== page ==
File structure is the basic things people get confuse when start using Linux. Most people nowadays are likely to stick with Windows’ idea, e.g.C:\Windows\ or C:\Program files\ or C:\Users\xxxx. That’s pretty easy to understand. *nix file structure was confusing at first, but it’s not that hard to understand. In order to learn using it, then you have to know where things are first.
In *nix system, everything is a file. Whatever they are, they are represented in file format. There is no extension to distinguish any type of file, but utility called file can identify it. directory is also one kind of file. Process is also represented in file. We’ll talk about ‘file’ in detail later. Ok, I got to start with what each of directory in *nix is for.
/ Every tree needs root, file structure is also the same. /boot This is for boot loader files, e.g. GRUB, KERNEL, SYSTEM.MAP, VMLINUZ, INITRD, … /bin bin == binary; it contains commands stuff and /bin is for essential ones only. /etc This is for any system configuration; if you ever need to adjust things, this is likely to be the place to go. /sbin it doesn’t differ to /bin that much, but it contains system utilities that don’t need that much speed. /home This is the same as c:\users in Windows’ sense. Just contain any thing of each user in /home/<usr> commonly. /usr This is not where users store file, but it has hierarchy like / too. /usr/bin, /usr/lib, /usr/local/share, /usr/share, for example. What difference between /usr/bin and /bin is /bin usually contains kernel command while /usr/bin contains user commands that are not related to kernel/OS At first, /bin was designed to use in different disk (faster one) and the rest will be in /usr/bin or /usr/local/bin. /usr/bin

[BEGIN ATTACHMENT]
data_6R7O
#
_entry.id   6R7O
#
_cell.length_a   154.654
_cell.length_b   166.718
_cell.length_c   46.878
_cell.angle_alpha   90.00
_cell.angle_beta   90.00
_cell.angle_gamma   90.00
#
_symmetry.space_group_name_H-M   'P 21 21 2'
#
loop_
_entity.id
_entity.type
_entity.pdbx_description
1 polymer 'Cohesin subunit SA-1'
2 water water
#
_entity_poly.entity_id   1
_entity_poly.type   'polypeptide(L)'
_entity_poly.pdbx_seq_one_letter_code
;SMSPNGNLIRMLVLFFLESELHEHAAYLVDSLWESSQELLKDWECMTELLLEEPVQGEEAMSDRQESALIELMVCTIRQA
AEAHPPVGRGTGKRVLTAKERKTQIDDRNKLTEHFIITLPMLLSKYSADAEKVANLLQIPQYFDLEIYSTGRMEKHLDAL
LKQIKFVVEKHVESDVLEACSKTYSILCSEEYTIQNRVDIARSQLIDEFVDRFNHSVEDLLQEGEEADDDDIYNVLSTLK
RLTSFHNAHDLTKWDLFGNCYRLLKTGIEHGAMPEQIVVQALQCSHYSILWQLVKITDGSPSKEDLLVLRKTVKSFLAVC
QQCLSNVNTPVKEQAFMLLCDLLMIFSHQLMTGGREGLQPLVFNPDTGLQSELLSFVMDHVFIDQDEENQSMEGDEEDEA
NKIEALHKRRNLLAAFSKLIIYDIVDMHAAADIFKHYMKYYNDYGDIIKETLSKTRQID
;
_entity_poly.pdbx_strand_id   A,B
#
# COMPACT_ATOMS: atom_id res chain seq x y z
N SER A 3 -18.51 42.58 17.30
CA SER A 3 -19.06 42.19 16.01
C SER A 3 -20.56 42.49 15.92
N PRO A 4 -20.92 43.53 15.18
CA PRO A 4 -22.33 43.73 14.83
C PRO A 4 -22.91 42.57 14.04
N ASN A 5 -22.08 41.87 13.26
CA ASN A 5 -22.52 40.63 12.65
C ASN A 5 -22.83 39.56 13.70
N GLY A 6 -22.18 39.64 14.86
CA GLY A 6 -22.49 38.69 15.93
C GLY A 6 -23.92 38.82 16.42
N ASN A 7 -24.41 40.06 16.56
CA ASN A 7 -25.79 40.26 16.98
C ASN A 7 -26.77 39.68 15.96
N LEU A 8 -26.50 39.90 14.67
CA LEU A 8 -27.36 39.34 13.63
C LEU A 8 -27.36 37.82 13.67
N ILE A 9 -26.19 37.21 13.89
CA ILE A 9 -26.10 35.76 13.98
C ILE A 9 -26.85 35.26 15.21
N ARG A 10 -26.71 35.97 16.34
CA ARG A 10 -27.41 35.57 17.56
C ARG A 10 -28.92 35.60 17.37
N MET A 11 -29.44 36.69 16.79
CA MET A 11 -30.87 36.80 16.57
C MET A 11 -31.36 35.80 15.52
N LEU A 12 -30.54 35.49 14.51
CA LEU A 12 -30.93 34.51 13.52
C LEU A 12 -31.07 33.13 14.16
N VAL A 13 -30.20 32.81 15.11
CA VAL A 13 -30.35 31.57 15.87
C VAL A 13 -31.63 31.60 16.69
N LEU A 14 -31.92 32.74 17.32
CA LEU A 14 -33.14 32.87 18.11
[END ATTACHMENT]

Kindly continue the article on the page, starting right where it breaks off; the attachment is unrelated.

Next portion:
The difference is /usr/bin stored user commands while /usr/local/bin stored local software /opt That’s for application software, such as Thunderbird and such. /root This is home for root =) /tmp tmp == temporary; it uses as its name. /var var == variable. It uses to store configuration, logging and application information /mnt mnt == mount point; some distros use this, some don’t, some even use /Windows or /media instead of this
note: basically each of these will be in different partition/disk as well, so there is another factor involved, speed. That’s why it has commands in all over the place. Some utilities are just more important than others.
Above matrix should cover basic filesystem structure. As usual, different distribution might have a bit of different point of view, but they all share the same idea =) After knowing each of these files are for, then you will know where to expect particular files or things you need. Have fun with *nix experience.
Well, fonts are the weakest link in Linux in my opinion. Sharpness, crispness, or smoothness are just not right. That’s most likely to be the reason why Linux never gains that much user like Windows or even Mac in desktop environment.
Besides using package manager which is truly find and click, when you are going to add fonts in Linux by yourself, you should put in fontpath. They are in /usr/share/fonts or /usr/local/share/fonts or ~/.fonts/ then what you have to do is copying.
$ cp *.ttf ~/.fonts/
At this point, it will not notice the change yet. New fonts will not be visible. You have to run command, to update and rebuild its of fonts first.
That would be it. However, if you decide to put fonts in somewhere else, you have to edit ‘fonts.conf’ to add font directory in the list as well.
$ vi /etc/fonts/fonts.conf
Where <!--- font directory list –> is by adding
Then rebuild the list and restart x (easiest way is Ctrl + Alt + Backspace). At this point, all fonts will be available to use =) Anyway, I still don’t think font smoothing or crispness in Linux is good enough so far. If that day comes, I bet Linux will outpace Mac and Windows in desktop environment surely.